The Data Center Storage EvolutionMay 17, 2017
With the advent of disruptive technologies in the last few years, we’re seeing the data center environment transforming dramatically, giving rise to some interesting trends. How the storage technology has changed over the years, especially the way we deploy and manage storage in the data centers, is one of the key shifts the industry has witnessed. And it’s nothing short of fascinating when we look back at the evolution of storage — from magnetic tapes as a primary storage solution to spinning media, and now, next generation solid-state storage.
Looking back, it’s interesting to see how the storage technology over the past several decades has evolved and adapted to complex computing needs. Just like the computing landscape has moved forward from centralized mainframe and distributed client/server to centralized virtualization and distributed cloud compute, storage and memory technologies have also stepped forward and moved along the same lines between direct-attached media and distributed SAN implementations.
Also, the software technology and hardware configurations have transformed over the time as far as memory and storage are concerned. With the introduction of cutting-edge innovations in storage technology, there has been a radical change in the storage architectures as well as the way we make use of storage and deploy devices.
For instance, the spinning media disk drive was created in the early days of non-volatile data storage, and with it, storage interfaces like parallel and serial were developed to transfer data physically between the CPU and drive. Each of these storage interfaces was associated with one or more protocols to manage the data movement efficiently. The progression from spinning media to solid state storage is fairly recent but the adoption of this new technology is widespread in diverse operational fields across industry verticals.
While there has been an emergence of various protocols since the early days of non-volatile memory, the two most dominant protocols were SATA/SAS (AHCI) and SCSI, exclusively designed for data access with spinning media. When storage media transitioned from spinning disks to the more advanced solid state drives (SSDs), two of these legacy protocols were put into use with the SSDs primarily as a compatibility play. It allowed the faster, new-generation solid-state drives to flawlessly integrate into the existing systems.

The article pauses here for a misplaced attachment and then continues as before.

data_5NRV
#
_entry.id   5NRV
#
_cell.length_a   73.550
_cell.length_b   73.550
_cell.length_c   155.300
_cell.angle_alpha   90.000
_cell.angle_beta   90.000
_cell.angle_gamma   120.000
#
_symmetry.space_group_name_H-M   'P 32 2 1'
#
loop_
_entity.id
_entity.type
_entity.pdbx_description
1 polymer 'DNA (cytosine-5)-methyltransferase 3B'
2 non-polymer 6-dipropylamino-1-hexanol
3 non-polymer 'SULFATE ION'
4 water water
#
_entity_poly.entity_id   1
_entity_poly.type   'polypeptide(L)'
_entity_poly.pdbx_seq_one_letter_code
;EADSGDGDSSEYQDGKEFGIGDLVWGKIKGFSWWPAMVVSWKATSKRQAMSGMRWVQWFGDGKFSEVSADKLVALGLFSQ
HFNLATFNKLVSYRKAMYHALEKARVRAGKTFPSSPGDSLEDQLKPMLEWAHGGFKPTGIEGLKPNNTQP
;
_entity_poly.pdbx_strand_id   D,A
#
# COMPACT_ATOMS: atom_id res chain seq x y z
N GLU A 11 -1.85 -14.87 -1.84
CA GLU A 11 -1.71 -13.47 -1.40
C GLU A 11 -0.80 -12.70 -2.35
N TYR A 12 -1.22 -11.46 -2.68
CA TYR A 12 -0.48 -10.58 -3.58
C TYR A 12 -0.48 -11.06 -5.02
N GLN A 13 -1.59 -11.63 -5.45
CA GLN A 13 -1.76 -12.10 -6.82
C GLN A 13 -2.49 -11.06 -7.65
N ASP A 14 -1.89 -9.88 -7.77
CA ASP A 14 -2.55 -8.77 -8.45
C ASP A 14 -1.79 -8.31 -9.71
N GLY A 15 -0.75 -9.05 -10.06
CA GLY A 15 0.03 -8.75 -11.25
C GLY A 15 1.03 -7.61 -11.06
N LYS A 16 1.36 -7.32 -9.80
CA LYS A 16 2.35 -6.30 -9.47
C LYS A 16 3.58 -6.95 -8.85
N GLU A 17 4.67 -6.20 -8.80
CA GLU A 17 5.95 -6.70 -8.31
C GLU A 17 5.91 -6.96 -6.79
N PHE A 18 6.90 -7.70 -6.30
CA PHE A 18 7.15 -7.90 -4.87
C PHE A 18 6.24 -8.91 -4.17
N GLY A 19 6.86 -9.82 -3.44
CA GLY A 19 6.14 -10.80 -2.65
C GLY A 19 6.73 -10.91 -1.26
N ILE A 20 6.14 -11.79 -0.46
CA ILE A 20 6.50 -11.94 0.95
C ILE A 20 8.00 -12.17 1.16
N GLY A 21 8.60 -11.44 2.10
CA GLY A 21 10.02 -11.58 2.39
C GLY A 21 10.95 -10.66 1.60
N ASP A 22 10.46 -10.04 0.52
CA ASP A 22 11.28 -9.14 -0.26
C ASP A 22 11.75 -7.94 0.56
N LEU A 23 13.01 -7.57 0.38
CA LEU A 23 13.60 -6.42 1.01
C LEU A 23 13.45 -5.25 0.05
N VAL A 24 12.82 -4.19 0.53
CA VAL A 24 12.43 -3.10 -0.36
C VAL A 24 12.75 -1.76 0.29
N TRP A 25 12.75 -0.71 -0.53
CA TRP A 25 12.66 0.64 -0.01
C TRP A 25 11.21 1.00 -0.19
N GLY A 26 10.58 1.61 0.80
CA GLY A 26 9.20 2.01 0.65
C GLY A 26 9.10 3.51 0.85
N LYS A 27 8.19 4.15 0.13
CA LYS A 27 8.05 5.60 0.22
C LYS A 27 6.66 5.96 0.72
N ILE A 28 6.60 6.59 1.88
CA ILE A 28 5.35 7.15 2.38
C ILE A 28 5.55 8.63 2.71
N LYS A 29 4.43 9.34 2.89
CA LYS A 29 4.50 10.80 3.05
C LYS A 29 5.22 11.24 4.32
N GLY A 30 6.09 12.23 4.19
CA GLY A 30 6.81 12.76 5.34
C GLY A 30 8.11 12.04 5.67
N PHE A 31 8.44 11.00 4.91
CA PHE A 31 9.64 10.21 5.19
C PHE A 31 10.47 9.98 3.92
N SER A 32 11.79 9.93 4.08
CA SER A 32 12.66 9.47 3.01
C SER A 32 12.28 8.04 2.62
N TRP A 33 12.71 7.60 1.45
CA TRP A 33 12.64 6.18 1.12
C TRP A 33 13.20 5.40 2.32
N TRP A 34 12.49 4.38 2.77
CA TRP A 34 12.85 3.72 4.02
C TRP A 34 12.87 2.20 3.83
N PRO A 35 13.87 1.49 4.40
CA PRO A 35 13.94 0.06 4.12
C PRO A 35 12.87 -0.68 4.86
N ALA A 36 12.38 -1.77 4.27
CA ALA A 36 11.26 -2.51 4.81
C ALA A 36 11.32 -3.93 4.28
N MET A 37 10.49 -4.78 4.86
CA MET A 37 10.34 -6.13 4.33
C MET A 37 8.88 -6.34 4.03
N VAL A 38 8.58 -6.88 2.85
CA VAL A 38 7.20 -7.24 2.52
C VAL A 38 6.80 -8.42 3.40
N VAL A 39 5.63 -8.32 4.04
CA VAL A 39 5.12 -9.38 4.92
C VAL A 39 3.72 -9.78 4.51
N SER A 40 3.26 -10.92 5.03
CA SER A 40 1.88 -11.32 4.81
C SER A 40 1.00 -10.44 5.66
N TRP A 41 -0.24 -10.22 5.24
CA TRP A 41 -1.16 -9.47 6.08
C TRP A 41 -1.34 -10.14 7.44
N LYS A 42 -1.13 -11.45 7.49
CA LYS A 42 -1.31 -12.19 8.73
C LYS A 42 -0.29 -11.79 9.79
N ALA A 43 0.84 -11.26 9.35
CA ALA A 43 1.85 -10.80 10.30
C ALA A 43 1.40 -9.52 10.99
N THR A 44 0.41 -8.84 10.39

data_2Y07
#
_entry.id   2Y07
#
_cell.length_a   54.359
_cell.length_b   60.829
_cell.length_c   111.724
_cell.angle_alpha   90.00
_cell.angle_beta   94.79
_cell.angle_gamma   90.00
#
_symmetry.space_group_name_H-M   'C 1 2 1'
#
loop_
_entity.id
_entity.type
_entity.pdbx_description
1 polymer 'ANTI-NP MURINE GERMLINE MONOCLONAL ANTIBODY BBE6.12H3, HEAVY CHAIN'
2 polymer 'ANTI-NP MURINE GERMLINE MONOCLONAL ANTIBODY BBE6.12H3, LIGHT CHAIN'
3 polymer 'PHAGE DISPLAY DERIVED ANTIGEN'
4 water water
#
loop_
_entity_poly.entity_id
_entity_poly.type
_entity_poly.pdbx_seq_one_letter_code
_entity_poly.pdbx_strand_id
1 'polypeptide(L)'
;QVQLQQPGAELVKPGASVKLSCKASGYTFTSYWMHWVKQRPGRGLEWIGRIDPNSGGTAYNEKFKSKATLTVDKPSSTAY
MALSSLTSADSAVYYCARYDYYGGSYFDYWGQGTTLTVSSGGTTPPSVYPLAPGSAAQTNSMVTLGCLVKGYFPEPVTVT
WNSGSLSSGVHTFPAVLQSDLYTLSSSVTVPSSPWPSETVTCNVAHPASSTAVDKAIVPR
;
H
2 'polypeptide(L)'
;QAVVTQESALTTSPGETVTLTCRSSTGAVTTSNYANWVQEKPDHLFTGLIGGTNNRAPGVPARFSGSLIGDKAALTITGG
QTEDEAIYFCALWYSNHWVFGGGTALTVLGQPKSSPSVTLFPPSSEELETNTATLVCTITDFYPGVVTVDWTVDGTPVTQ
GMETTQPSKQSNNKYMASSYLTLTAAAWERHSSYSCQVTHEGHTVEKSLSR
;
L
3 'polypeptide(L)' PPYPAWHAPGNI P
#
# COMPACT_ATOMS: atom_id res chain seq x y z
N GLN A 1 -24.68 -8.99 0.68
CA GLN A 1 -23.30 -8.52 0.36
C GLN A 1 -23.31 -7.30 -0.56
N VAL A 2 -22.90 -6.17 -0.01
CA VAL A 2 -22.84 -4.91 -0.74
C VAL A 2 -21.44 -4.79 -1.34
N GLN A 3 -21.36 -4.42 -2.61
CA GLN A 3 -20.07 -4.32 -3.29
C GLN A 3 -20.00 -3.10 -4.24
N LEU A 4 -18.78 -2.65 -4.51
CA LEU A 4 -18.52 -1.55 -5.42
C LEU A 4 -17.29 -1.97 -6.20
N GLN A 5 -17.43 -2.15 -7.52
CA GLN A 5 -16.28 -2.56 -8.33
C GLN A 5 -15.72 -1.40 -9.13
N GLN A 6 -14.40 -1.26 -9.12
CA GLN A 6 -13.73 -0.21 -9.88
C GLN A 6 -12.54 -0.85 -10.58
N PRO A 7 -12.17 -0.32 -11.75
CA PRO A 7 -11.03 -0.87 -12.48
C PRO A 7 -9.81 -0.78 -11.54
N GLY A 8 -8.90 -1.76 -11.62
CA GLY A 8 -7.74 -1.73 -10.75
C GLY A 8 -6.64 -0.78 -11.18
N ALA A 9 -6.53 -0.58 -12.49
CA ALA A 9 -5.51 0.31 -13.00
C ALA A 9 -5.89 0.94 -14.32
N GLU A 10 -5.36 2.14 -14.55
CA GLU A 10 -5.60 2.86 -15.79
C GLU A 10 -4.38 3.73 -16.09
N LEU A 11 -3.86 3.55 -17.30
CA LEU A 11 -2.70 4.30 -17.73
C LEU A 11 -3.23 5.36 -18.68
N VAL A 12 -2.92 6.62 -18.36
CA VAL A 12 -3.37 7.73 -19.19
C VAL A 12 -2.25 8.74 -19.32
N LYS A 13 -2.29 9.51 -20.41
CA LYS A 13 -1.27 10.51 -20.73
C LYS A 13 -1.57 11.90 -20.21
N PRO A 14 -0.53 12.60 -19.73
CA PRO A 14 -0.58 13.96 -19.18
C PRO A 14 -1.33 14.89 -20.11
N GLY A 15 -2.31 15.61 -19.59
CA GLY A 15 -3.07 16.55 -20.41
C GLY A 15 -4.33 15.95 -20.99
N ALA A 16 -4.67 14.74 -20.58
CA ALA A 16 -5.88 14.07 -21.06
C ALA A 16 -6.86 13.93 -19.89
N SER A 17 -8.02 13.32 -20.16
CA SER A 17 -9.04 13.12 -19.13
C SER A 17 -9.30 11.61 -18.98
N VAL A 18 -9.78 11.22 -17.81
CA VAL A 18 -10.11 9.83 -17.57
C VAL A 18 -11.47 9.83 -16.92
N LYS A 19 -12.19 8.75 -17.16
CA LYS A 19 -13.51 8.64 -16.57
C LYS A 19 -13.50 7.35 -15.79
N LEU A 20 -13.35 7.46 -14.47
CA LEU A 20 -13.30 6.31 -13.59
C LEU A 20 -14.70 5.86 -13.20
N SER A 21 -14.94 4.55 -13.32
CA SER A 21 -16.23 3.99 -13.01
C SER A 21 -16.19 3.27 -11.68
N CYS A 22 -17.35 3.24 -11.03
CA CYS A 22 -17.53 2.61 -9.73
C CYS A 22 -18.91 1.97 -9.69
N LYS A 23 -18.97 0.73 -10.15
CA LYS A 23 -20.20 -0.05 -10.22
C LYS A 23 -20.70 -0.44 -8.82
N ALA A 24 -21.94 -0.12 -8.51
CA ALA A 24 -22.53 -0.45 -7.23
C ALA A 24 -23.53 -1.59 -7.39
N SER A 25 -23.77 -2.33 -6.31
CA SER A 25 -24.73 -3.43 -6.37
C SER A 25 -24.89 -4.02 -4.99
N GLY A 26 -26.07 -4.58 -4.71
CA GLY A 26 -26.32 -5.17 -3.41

The persistent challenge, however, was that these interfaces and protocols were way too slow. Even though the performance of SATA and SAS increased over time, the protocols didn’t change much, limiting us from unleashing the full potential of SSD storage.
Thanks to the cutting-edge innovations such as those brought by Micron – an industry-leader in memory and storage solutions — these legacy interfaces and protocols were finally tweaked to catch up with the rapid developments happening in the memory and storage space. There was PCIe to start with, which has been successfully integrated into computers as the principal general purpose IO bus for more than a decade. Despite the fact that PCIe provided an ideal interface to transfer data at “CPU speeds”, its early deployments still used the sluggish legacy SCSI protocol.
It is only in the last couple of years revolutionary technologies like NVM Express (NVMe) saw the light of the day, permitting us to harness the full advantages of the SSD storage media. NVMe was designed for highly-parallel IO, enabling the SSD architecture to implement more IO threads as compared to any other protocols before.
Being an international supplier of premium quality non-volatile storage products, Micron is taking a keen interest in the latest industry trends, particularly how the data centers of future will look like. The technology company firmly believes that transition to solid-state storage is almost inevitable to enable speed, performance, and reliability in data center ecosystems.
Micron’s high-performance NVMe products are accelerating the adoption of NVMe SSDs, as data centers are increasingly shifting to the new-age storage media in order to improve performance, lower the cost of ownership, and to stay ahead of the competition.
Continuous innovations forged by pioneers like Micron will expedite the adoption of the existing technology as well as pave way for more evolutions like NVMe over Fabrics. Engineers at Micron are greatly excited about this next big thing and are working incessantly in association with the NVM Express® trade to make sure the company is well positioned and ready for the new revolution.